A boat a captain must also have a mariner’s license in order to legally operate a charter. Coast Guard issued mariner’s licenses show that the operator of a commercial vessel has met proficiency requirements in navigation, seamanship as well as steering and sailing rules. A paying passenger cannot be assured of the operator’s competency or the soundness of the vessel without a valid license and inspection certificate.

“While it might seem like a great deal, it’s important to remember that illegal charter boats can charge less because they do not have the added expense of complying with safety regulations,” said Cmdr. Kelly Post, Chief of Prevention at Sector Baltimore. “You get what you pay for, so beware of a deal that seems too good to be true.”

The Coast Guard advises the public to ask the boat’s captain to show them his or her original Coast Guard license. If the boat is carrying more than six passengers, it is required to be inspected by the Coast Guard, and the Certificate of Inspection should be displayed in an area accessible to passengers.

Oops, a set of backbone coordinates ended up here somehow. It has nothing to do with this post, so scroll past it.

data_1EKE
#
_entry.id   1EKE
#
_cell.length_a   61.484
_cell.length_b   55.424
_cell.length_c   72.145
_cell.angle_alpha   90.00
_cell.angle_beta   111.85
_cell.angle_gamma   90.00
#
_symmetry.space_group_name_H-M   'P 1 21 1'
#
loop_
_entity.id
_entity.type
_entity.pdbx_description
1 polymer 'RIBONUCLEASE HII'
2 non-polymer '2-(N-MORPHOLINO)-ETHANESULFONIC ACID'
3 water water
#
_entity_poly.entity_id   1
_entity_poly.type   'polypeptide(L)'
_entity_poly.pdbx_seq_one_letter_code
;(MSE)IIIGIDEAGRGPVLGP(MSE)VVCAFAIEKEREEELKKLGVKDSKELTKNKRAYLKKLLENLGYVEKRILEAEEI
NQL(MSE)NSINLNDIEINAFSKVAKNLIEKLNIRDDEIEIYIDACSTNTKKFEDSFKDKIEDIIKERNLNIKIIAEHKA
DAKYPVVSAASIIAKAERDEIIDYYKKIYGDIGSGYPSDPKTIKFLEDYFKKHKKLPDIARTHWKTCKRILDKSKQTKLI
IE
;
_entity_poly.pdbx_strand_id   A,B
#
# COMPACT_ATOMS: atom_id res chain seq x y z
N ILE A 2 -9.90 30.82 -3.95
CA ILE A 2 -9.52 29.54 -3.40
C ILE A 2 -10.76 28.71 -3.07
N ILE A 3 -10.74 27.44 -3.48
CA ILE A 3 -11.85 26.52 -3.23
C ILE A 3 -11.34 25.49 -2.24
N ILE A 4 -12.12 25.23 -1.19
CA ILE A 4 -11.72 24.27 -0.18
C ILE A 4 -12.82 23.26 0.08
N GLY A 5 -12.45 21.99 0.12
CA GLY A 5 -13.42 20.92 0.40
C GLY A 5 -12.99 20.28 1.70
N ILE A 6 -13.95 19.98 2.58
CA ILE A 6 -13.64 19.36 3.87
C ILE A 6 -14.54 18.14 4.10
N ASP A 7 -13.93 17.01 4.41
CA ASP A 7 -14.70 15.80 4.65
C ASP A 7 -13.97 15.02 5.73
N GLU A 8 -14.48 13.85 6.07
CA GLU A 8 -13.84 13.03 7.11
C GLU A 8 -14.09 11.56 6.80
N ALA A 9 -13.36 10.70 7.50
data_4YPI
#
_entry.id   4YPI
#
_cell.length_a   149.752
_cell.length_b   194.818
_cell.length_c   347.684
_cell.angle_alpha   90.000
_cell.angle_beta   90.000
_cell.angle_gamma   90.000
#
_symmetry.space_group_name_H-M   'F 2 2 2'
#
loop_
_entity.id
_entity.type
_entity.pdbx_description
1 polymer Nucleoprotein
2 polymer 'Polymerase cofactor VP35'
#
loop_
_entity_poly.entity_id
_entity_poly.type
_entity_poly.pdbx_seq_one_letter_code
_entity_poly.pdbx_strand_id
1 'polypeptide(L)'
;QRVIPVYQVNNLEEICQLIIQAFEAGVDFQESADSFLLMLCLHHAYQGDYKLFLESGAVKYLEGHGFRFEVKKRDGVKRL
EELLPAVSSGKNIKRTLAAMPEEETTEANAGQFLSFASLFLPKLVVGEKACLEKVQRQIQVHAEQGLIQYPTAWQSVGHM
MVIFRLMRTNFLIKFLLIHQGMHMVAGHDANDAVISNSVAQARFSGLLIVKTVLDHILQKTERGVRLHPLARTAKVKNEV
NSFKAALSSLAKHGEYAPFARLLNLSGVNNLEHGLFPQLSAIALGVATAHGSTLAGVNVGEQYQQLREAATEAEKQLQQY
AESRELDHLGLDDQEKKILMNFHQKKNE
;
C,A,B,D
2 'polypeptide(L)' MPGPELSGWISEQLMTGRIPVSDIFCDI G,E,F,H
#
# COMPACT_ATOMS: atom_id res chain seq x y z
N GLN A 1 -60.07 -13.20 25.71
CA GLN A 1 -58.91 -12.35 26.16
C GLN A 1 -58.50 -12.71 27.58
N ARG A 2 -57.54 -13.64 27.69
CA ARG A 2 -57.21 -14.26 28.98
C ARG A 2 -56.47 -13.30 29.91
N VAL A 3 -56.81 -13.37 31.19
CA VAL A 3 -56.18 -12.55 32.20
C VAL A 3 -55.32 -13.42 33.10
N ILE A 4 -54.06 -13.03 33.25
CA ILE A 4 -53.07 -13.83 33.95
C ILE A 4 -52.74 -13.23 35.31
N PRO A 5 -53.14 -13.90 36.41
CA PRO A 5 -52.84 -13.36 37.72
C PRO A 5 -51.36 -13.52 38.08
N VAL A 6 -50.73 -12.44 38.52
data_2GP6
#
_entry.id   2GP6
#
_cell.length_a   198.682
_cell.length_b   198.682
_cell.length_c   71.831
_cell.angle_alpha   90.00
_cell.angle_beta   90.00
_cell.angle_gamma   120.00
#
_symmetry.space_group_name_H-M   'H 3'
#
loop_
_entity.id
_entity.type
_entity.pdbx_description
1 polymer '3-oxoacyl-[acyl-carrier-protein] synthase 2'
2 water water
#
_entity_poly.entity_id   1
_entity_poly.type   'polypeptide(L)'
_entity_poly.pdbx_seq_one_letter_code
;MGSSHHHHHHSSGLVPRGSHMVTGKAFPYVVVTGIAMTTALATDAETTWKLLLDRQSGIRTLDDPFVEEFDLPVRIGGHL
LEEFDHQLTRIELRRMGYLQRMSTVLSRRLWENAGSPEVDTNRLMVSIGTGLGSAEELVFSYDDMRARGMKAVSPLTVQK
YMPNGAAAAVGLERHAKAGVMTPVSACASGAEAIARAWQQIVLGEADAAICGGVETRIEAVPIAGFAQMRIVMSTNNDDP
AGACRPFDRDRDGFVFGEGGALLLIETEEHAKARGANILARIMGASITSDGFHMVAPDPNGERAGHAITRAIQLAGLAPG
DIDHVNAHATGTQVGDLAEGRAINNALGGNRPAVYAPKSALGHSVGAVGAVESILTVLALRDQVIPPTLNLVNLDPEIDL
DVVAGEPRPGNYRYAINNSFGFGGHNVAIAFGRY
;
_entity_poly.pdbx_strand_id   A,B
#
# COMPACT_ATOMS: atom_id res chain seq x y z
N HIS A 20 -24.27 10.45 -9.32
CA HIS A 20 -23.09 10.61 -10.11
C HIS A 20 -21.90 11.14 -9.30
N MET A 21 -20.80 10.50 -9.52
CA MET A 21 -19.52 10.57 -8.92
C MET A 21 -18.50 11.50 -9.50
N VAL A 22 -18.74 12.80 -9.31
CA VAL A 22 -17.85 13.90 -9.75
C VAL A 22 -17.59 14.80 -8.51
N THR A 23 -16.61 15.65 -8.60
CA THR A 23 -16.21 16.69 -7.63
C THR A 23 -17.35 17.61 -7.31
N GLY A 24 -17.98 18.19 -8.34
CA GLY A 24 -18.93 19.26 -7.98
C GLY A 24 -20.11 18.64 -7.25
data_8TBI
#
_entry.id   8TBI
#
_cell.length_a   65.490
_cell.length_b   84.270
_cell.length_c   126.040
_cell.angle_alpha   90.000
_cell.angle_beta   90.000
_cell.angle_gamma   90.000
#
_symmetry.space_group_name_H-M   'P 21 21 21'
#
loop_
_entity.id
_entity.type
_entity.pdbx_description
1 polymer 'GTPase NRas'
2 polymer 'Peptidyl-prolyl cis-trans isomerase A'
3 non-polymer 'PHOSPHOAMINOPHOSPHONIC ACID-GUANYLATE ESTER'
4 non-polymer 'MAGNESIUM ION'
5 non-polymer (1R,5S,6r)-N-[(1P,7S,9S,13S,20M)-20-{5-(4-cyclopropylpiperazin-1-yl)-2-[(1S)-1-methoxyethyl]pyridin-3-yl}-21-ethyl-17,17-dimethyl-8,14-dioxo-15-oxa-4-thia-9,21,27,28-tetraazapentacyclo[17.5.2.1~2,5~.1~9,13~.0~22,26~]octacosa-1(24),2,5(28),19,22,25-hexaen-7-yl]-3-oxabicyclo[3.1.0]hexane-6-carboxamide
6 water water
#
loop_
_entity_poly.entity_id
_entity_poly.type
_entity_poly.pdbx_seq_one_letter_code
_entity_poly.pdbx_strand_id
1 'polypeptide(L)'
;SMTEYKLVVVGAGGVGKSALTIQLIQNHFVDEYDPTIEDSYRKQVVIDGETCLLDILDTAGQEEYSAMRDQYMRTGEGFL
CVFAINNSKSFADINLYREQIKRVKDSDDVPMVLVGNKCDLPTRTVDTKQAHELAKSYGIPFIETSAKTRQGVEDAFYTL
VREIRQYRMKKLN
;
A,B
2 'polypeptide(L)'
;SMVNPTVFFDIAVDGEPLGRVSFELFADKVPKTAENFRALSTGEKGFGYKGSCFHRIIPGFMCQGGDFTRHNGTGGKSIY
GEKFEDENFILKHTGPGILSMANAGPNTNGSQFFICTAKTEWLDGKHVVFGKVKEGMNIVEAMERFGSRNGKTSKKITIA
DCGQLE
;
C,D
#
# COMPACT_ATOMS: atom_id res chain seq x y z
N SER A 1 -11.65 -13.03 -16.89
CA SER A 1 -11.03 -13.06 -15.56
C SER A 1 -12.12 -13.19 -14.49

“What’s astonishing is the number of people who knowingly pay to fish aboard illegal vessels just to save a few dollars,” said Post. “People would expect a commercial airline to have a licensed pilot aboard and the plane to meet safety standards, so people should not be willing to put their lives, and the lives of their family and friends, at risk by going out on the water aboard illegal charter vessels. The Coast Guard is dedicated to reducing loss of life, injuries, and property damage that occur on U.S. waterways. We need the public’s help by refusing to go out on vessels unless the captain can produce his original Coast Guard license, and for inspected vessels, the Coast Guard Certificate of Inspection.”